Daniel Mael is one of those sports guys.
You know the type; one of those fans who’s also a player that participates in every sport from basketball to hockey during his free time. He has what some might call “mad skills” on the court and his competitive spirit always dominates the atmosphere.; and like any other 22-year old gamer, he always plays to win.
But unlike other 22-year olds, Mael is mostly interested in politics — that game of life that entails the affairs of state and the business of public servants. Mael’s philosophy is that in order to play a part in making the world a better place, one must be actively engaged, vigilant and attentive to the ills of society, the bad ideas that can plague the community and the troublemakers who act on those bad ideas. Thus politics takes up almost all of his time. (Indeed, I am always telling him to remember to eat.)
As a reporter Mael believes it is his job to ensure that those in positions of authority carry out their duties in a responsible manner; that there be no discrepancies between what people claim to stand for and what they actually promote; that intellectual consistency, virtue and the well being of the people be of the utmost importance to those who hold office and wield influence.
This is why Mael is my best friend.
From the time we met two years ago on an Israel trip to now, Mael has been unwavering in his creed — and when he sees something gone amiss in the public or private sphere, he will report it. This is his job.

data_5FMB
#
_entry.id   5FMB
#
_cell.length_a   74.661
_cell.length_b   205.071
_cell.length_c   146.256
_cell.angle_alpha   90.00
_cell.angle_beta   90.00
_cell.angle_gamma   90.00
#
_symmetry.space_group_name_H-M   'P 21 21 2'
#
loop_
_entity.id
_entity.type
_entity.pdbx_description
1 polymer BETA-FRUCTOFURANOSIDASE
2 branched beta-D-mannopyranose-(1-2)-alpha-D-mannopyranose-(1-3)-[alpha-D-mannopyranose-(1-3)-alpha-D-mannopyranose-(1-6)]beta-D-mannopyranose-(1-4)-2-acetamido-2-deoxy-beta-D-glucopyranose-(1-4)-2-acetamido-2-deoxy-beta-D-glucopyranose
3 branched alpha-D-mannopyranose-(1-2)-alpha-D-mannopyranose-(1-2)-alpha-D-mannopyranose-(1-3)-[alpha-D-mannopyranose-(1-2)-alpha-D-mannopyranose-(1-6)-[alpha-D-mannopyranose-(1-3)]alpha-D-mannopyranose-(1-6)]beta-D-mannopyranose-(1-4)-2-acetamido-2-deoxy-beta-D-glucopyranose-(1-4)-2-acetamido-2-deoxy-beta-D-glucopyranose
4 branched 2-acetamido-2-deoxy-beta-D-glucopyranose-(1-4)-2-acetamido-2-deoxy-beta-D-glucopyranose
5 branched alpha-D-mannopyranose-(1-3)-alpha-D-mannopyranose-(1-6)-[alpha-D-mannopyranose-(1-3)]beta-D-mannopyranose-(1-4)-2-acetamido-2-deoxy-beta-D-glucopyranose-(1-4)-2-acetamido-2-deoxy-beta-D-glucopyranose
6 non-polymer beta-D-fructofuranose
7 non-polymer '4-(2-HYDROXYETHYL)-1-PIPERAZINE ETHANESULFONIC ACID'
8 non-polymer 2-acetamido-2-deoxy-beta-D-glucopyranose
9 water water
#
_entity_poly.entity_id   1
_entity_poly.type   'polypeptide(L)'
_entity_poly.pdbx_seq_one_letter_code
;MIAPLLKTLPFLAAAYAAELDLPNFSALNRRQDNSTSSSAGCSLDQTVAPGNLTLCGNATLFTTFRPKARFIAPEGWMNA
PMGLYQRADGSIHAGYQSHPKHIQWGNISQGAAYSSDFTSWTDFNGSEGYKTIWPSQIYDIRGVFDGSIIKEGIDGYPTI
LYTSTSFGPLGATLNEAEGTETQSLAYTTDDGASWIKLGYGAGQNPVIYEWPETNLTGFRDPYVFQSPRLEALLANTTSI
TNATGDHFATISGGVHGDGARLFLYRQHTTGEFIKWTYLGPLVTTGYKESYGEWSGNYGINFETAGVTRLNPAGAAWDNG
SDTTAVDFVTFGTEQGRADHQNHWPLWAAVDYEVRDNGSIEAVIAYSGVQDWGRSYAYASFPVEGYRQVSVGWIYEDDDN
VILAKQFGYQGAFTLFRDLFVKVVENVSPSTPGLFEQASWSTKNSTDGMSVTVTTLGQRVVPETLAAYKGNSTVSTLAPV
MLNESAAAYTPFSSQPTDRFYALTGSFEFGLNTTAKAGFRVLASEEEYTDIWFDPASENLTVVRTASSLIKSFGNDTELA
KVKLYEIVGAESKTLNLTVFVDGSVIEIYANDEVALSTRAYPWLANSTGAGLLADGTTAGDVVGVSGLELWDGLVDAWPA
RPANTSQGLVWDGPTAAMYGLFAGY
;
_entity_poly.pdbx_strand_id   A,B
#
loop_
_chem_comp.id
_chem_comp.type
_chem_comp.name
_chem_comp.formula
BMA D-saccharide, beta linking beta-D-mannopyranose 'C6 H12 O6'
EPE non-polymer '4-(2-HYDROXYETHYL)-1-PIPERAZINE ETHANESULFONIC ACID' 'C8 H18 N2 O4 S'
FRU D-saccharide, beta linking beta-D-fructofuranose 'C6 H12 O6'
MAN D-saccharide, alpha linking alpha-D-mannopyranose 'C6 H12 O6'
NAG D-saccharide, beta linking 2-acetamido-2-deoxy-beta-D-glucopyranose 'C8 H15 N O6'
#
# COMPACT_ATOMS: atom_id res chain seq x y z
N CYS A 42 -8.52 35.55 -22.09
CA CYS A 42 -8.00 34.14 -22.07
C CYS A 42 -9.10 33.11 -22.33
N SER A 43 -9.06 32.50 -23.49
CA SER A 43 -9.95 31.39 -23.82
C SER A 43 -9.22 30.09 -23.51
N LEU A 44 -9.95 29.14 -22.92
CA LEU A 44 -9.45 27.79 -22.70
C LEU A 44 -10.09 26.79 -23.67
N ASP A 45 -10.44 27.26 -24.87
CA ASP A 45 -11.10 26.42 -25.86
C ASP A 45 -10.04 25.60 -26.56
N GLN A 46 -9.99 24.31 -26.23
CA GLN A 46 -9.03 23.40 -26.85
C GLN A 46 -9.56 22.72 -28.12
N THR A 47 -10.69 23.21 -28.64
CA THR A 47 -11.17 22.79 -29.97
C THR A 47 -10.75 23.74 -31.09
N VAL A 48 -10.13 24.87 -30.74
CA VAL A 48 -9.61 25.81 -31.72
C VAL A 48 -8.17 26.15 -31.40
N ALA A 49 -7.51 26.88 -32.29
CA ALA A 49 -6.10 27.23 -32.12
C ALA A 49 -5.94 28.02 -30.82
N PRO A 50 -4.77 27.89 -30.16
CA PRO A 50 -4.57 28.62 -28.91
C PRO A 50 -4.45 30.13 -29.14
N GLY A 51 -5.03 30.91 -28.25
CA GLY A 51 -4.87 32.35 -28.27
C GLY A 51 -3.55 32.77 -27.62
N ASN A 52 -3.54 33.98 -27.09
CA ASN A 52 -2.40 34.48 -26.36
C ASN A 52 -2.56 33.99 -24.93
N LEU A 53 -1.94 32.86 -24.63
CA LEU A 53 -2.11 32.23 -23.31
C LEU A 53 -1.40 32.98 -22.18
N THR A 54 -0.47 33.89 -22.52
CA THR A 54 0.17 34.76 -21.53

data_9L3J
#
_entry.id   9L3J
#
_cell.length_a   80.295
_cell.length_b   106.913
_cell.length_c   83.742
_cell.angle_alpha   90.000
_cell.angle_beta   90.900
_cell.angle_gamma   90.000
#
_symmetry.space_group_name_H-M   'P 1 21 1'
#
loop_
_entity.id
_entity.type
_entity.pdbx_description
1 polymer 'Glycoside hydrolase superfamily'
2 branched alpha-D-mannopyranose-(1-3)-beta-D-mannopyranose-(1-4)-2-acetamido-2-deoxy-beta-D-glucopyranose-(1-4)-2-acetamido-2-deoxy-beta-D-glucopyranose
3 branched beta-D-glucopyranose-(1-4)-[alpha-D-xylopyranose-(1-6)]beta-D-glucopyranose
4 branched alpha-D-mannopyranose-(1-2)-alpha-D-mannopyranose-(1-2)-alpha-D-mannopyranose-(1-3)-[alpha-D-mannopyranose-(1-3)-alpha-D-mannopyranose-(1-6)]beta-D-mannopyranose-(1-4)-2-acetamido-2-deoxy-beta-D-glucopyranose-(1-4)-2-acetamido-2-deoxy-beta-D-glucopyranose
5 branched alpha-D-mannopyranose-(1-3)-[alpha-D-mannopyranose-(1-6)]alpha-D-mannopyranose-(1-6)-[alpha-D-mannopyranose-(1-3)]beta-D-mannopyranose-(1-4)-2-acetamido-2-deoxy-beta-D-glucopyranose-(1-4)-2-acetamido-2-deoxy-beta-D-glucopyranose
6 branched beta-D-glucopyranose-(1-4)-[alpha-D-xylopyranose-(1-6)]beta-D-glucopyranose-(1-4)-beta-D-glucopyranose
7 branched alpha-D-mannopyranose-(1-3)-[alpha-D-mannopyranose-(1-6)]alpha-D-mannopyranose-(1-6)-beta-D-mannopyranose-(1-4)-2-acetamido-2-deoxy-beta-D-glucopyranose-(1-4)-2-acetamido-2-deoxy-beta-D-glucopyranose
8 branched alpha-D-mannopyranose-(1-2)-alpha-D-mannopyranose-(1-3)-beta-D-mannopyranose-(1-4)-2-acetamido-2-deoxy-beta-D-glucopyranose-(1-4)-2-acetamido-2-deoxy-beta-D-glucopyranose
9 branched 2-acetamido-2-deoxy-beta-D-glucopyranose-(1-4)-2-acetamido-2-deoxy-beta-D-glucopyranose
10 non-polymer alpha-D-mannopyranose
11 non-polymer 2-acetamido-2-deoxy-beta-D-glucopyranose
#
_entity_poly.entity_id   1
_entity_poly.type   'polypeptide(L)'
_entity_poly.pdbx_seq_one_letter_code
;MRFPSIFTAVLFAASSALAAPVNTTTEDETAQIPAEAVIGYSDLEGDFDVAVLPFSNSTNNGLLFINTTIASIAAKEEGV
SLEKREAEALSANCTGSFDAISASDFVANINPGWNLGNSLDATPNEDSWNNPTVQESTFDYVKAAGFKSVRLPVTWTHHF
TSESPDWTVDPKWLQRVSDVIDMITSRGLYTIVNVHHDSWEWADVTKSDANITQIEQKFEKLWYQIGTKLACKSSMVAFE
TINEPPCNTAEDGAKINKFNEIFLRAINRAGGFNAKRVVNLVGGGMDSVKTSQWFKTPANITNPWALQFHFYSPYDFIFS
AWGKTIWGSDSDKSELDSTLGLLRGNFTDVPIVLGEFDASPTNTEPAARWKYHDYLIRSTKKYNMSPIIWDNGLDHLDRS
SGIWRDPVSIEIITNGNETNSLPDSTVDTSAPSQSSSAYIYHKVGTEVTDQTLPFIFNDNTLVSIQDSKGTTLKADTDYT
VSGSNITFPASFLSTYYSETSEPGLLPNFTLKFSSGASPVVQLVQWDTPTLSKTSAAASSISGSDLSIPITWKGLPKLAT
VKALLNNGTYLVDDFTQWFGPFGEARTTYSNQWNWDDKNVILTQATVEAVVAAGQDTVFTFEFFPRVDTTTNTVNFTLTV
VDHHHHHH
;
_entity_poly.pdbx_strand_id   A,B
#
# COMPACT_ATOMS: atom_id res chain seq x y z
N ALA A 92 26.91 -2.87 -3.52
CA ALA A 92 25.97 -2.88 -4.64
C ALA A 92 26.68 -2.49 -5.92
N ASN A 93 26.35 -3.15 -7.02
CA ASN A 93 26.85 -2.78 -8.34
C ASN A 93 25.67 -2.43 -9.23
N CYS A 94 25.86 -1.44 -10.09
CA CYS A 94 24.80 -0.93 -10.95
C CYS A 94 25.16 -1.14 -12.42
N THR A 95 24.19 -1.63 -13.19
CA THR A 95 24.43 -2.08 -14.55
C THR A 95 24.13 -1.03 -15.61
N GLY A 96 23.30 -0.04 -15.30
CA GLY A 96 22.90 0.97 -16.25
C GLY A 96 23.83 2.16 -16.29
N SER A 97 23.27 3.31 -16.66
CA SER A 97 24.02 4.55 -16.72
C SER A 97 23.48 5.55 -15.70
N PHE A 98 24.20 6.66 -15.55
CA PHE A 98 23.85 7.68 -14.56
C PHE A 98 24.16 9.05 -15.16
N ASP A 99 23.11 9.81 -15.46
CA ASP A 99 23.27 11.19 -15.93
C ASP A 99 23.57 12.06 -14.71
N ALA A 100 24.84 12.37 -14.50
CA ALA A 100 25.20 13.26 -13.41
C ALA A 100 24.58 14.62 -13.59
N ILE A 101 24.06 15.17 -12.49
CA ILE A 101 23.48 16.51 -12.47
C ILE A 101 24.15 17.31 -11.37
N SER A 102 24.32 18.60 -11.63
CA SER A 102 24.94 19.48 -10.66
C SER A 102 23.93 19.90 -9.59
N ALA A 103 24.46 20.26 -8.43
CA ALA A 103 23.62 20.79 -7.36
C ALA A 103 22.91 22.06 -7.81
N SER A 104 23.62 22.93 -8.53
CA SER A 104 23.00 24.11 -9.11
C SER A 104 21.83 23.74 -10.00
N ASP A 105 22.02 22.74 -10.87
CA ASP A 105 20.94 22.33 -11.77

It is no surprise then, that when a student leader at Brandeis university said she had no sympathy for two police officers who were brutally murdered in Brooklyn, Mael immediately picked up the story. That an individual in an influential position at a leading university would promote such heinous and heartless views was certainly worth covering and bringing to the attention of the student body.
Yet some commentators decided of their own volition to hurl racist epithets at the student in question. In order to express their frustrations, they became the very thing they claimed to eschew — callous and bitter. Others were rightfully angry at such comments and condemnations of those discriminatory remarks were justified.
But over time as the story gained more traction, the lines between justifiable outrage and collective injudiciousness became blurred. Some began to accuse Mael of harassment merely because he reported the story. Some students became infected with the symptoms of amnesia and make-believe-itis wherein they claimed Mael had intimidated the student leader; students then responded to their own invented interpretation of what had occurred by intimidating Mael. Would-be campaigners against vilification vilified him, apparently unaware of their own sanctimoniousness.
As a result, Mael has had to be in contact with the police around the clock. He has received frightening threats and has had to bear the brunt of bigoted insults ever since the story broke.
Needless to say, all of this backlash is unwarranted and illustrates a disturbing trend of mistaking narrative for fact and sacrificing the latter on the altar of the former. Indeed, a movement is rising whose proponents shout ‘no justice, no peace,’ and do a disservice to the cause of both in the process. In order to break this cycle, we must work to preserve and defend personal accountability, journalistic integrity, and societal decency. This is what Mael did in publishing his initial article and this is why we must stand with him.
Chloe Valdary is a regular contributor to TruthRevolt.